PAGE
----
So that was the explanation, reflected Stanford. The unfortunate woman had married the planter in order to give her tiresome parent a home. What a curious history; and how much he would have to relate in his next letter to Leila. He would tell her, too, that Mrs. Clarke had warned him against the study of Buddhism! That would be an additional excuse for his lack of interest in the ruins, and in the books he could not force himself to read.
“Here is my husband,” said his companion.
Mr. Clarke was approaching from the orchard, a clumsy, thick-set figure, his head buried in a sun hat; and after formal greetings the trio moved towards the bungalow, where tea had been laid in the veranda. They seated themselves at the table; and Mrs. Clarke filled a large cup and piled a plate with bread and butter, which a servant carried off on a tray—fodder, no doubt, as Stanford guessed, for the aged student of Sanskrit and Pali, who, he felt thankful, was not forthcoming. But where was the ward, the little girl of Burmese descent? He was agog to see her, hoped she would appear, as he enjoyed scones and cream, and a wonderful Christmas cake, expressing his appreciation of these delicacies.
“My wife,” said Mr. Clarke, “made everything herself!”—and Stanford noted the covert pride in the man’s voice. Good old Clarke! for all his roughness he was apparently devoted to and proud of his spouse; rather hard luck on him, though, that he should be obliged to harbour a mad father-in-law!
One of the cane blinds was dashed aside, and a slim, vivid little figure stepped into view, hesitated at sight of the stranger, would have run back but that Mrs. Clarke bade Anatta, in English, come forward; and with shy reluctance the girl obeyed, making a rush for her adopted mother’s side. She was dressed curiously, in a mixture of native and European fashion; her rose-coloured frock reached to her ankles, and was bound about her hips with a sash; English shoes and stockings; and her silky black hair was cropped short to her neck. A red rose was stuck behind each ear, matching the glow in her cheeks and in her delicately cut mouth. Indeed, the little face itself was like an amber-pink rose from which shone the dark, long-lashed eyes, slightly tilted at the corners, sole sign of her Mongolian blood. Stanford gazed at her, entranced with her beauty, and that his admiration was not lost on the young minx he quickly divined. She glanced at him sideways, and her lips parted in an engaging little smile as she extended a brown-tinted hand in obedience to Mrs. Clarke’s prompting.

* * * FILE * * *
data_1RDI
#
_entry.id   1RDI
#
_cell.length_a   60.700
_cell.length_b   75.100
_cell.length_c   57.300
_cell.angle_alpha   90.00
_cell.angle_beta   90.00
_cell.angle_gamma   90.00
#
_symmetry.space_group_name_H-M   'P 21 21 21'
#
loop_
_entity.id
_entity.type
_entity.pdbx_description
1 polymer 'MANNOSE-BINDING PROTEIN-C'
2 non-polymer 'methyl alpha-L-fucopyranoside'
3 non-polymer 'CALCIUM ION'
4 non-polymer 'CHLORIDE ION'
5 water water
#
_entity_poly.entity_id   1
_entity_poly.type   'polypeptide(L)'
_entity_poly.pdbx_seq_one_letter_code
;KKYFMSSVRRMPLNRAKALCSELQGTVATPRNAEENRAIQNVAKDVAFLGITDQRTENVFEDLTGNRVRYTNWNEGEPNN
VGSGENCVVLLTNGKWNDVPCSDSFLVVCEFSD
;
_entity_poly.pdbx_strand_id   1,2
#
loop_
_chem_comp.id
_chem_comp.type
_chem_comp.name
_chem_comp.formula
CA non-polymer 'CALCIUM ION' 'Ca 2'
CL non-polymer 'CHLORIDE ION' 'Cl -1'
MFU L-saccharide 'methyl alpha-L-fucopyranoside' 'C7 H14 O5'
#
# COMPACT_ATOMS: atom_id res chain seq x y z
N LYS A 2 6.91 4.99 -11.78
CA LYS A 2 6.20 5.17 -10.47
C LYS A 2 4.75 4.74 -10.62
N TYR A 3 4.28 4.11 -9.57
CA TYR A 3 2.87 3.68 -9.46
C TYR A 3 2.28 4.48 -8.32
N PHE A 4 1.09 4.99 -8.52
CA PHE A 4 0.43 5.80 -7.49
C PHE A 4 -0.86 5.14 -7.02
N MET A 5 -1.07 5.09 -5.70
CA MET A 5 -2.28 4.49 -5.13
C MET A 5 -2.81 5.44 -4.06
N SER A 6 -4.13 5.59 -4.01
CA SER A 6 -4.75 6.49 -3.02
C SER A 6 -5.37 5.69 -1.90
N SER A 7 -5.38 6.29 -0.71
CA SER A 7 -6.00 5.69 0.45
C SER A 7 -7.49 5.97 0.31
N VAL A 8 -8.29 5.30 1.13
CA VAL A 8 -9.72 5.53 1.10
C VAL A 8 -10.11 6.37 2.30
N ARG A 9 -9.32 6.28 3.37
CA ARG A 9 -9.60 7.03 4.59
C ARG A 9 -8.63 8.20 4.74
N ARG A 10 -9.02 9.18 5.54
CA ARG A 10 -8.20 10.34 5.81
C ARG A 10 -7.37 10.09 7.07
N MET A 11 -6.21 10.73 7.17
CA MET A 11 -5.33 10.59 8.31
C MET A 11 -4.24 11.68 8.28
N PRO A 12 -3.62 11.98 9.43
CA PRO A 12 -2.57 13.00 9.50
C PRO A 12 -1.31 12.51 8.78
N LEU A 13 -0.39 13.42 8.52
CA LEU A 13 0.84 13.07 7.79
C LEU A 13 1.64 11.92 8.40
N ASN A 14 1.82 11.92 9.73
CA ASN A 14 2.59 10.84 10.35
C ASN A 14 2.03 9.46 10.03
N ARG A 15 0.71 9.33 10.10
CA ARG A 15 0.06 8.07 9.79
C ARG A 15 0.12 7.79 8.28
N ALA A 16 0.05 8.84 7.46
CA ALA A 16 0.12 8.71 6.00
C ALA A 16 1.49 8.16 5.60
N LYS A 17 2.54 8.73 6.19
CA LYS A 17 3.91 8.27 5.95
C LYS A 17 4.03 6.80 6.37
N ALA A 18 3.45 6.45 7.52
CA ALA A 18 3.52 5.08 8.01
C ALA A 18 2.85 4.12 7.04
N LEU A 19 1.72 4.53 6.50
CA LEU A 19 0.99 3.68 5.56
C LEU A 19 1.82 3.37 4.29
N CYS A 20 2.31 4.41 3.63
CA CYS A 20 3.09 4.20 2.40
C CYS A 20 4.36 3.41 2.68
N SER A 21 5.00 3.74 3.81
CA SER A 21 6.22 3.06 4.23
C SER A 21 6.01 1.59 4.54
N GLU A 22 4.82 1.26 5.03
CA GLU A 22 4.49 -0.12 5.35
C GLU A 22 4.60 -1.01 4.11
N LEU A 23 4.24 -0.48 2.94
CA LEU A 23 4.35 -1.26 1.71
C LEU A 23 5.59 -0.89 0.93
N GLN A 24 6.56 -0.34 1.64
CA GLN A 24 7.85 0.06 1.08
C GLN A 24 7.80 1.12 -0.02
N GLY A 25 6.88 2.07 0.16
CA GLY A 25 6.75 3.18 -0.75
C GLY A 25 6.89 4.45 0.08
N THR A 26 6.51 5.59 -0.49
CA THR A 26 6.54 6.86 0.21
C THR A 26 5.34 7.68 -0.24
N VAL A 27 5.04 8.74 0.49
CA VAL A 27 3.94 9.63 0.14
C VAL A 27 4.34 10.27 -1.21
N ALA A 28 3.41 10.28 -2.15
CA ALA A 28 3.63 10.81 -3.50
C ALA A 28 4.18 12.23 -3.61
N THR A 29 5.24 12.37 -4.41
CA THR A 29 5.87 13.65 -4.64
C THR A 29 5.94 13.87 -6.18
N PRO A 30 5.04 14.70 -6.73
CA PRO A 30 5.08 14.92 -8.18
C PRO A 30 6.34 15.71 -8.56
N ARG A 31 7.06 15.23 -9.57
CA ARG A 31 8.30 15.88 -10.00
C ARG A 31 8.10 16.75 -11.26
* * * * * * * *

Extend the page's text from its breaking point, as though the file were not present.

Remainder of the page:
“Grandpa having his tea?” Mrs. Clarke passed her arm fondly about the dainty figure.
“Yeth,” lisped the girl. “Grandpa good. Anatta good too, always.”
Mrs. Clarke raised her eyebrows and smiled; by which Stanford inferred that Anatta was not invariably “good.” Was it likely, with that fetching, mischievous face! He did not envy the Clarkes their responsibility; surely there would be trouble sooner or later. With pleasure he watched Anatta help herself to a cake, dig her white teeth into it, feed Buster and Brown and old Nelson who crowded about her; she laughed gleefully as the two terriers leapt for the tit-bits she held aloft. But presently there followed a different scene; Mrs. Clarke had poured some milk into a cup, but Anatta would not drink it. She ran round the table, shaking her head and looking over her shoulder in impish defiance.
“Now then,” put in Mr. Clarke savagely, “stop it!”
There was an ugly gleam in the man’s eyes; and Stan ford perceived in a flash that he was jealous of this alien inhabitant of his house—to whom his wife gave such care and attention; threateningly he made as if to rise.
“Leave her alone, dear,” said Mrs. Clarke; “she will be sorry soon enough. Don’t pay any attention.”
Mr. Clarke muttered, sat down again. His wife turned to Stanford with some ordinary remark, and the two conversed artificially for the space of a few moments in mutual understanding that Anatta’s behaviour should be ignored. Stanford enjoyed the game, suppressing his amusement as Anatta backed slowly and provocatively along the veranda, expecting to be recalled, and ready to give in. She halted beneath the parrot’s cage, looked up at the bird and chanted:
> “Pret-ty Pol-1y,
> Pret-ty de-ah,
> All de vay from
> Kashmir. . . .”